Sep. 17--AMR Corp., parent of American Airlines Inc., unveiled a sweeping list of initiatives Thursday as it announced it is raising or borrowing $2.9 billion, strengthening its hubs in Dallas and elsewhere, reducing service in St. Louis and Raleigh-Durham, N.C., and buying more regional jets.
As part of the money-raising, Citibank Inc. is buying $1 billion in frequent-flier miles in advance, to be used in 2012 through 2016.
"Today's announcement positions our company well to face today's industry challenges and allows us to remain focused on the future and on returning to profitability," said AMR chairman and chief executive officer Gerard Arpey said.
American and American Eagle "are refocusing their collective network strategy by bolstering areas of strength to best meet the needs of customers," AMR said in its announcement.
"This strategy primarily aims to eliminate unprofitable flying and reallocate resources to hubs in Dallas/Fort Worth, Chicago, Miami and New York," it said. "These four cities, along with Los Angeles, serve as the cornerstones of the company's network."
At Dallas/Fort Worth International Airport, American will add 17 flights and American Eagle will add two in 2010, giving the two carriers 780 departures. American will reinstate its flights to San Salvador, El Salvador.
The biggest gains will come at Chicago, where AMR will add 57 flights including a new route to Beijing deferred from 2009. Miami will add 23 flights. At New York Kennedy, American will launch international service to Madrid, Spain; Manchester, England; and San Jose, Costa Rica.
At the same time, St. Louis -- a sizeable hub when American bought Trans World Airlines Inc. assets in 2001 -- will lose 46 American and regional flights and end service to 20 cities. AMR said after the cutbacks, St. Louis will have only 36 flights to nine destinations.
Raleigh-Durham, N.C., will keep 44 flights to eight cities, but will lose nine flights and three destinations in the cutback.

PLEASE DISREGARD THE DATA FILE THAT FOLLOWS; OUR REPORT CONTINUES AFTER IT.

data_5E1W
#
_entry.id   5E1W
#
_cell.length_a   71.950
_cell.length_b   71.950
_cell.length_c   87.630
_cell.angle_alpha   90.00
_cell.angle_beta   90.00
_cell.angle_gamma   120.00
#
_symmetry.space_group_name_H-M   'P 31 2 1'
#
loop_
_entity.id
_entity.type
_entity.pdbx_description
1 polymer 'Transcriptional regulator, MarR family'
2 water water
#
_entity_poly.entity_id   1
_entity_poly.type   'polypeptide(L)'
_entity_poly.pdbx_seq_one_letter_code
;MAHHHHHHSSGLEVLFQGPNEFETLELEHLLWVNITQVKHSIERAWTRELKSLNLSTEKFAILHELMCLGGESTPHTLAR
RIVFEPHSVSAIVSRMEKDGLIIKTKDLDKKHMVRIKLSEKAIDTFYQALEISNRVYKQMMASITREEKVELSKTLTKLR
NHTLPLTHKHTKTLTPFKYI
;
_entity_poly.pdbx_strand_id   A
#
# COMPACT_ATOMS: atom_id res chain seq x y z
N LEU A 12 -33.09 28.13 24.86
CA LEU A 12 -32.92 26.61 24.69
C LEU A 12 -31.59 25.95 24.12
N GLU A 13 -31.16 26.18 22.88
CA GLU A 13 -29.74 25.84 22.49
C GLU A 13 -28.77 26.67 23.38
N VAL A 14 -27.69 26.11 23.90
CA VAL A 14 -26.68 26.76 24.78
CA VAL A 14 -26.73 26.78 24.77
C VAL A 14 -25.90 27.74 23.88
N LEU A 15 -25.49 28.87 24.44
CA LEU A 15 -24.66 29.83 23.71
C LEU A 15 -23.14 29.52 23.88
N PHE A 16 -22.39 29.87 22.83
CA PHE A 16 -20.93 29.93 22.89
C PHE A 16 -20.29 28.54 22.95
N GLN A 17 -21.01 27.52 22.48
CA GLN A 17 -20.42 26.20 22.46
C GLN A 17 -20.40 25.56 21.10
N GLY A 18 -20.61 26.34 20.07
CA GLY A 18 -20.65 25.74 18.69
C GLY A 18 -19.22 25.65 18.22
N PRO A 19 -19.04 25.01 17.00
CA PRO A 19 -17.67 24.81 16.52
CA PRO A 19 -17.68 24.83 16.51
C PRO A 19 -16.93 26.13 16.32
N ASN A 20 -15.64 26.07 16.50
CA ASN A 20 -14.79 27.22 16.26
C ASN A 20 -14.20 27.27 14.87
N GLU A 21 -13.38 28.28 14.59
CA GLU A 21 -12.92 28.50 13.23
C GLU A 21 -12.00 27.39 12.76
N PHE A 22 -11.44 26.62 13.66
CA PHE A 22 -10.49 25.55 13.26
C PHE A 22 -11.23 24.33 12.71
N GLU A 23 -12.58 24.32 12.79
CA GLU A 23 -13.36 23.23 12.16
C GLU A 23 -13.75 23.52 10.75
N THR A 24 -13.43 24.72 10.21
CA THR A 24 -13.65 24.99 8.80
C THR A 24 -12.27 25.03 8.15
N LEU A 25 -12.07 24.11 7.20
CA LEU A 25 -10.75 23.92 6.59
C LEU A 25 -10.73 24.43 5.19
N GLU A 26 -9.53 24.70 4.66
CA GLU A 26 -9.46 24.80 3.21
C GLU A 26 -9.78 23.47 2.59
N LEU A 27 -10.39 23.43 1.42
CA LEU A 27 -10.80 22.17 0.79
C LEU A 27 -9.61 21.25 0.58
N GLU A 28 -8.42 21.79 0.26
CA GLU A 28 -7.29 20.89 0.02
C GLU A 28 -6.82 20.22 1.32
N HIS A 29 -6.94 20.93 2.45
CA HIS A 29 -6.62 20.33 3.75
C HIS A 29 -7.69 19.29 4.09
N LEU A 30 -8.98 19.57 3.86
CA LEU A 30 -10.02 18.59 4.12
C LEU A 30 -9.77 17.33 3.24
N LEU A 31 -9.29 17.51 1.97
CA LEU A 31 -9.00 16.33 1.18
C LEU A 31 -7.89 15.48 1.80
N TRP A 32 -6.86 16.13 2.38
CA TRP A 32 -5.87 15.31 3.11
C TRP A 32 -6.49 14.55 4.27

After the changes, AMR said 2010 flying capacity will be flat compared to 2009 on domestic routes and up 2.5 percent on international routes. American and American Eagle have both cut their capacity substantially this year.
The new financing should allay Wall Street worries that AMR, with only $2.8 billion on cash on June 30, might not have enough liquidity to weather the industry's prolonged downturn.
Although fears have recently decreased as business has begun to pick up, analysts had raised concerns that some airline companies including AMR might run low on cash this winter.
The biggest source of new money is coming from Citibank Inc., American's partner with AAdvantage-branded credit cards. The company raised $1 billion in cash from an advance sale of frequent-flier miles to Citi.
AMR said it also secured $280 in cash from a loan from GE Capital Aviation Service (GECAS), with aircraft as collateral.
It also raised $1.6 billion in commitments from GECAS through the sale and leaseback of Boeing 737 airplanes American has ordered. In return, American has agreed to buy GE engines for its Boeing 787s due to begin arriving in four years.
AMR said that American Eagle will put a first-class section into its Bombardier CRJ-700 jets, which currently have 70 seats in a one-class cabin. Eagle also plans to buy another 22 of the jets, to be delivered beginning in mid-2010. Most of those airplanes fly out of Chicago.
One thing is certain for the airline industry next year: There will be fewer flights.
After three decades of shunning Dallas/Fort Worth Airport, Southwest Airlines plans to begin serving the airport starting next month.
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It's developed a financial footing that would be the envy of many larger airlines, posting a $49 million profit last year, while the industry overall lost billions.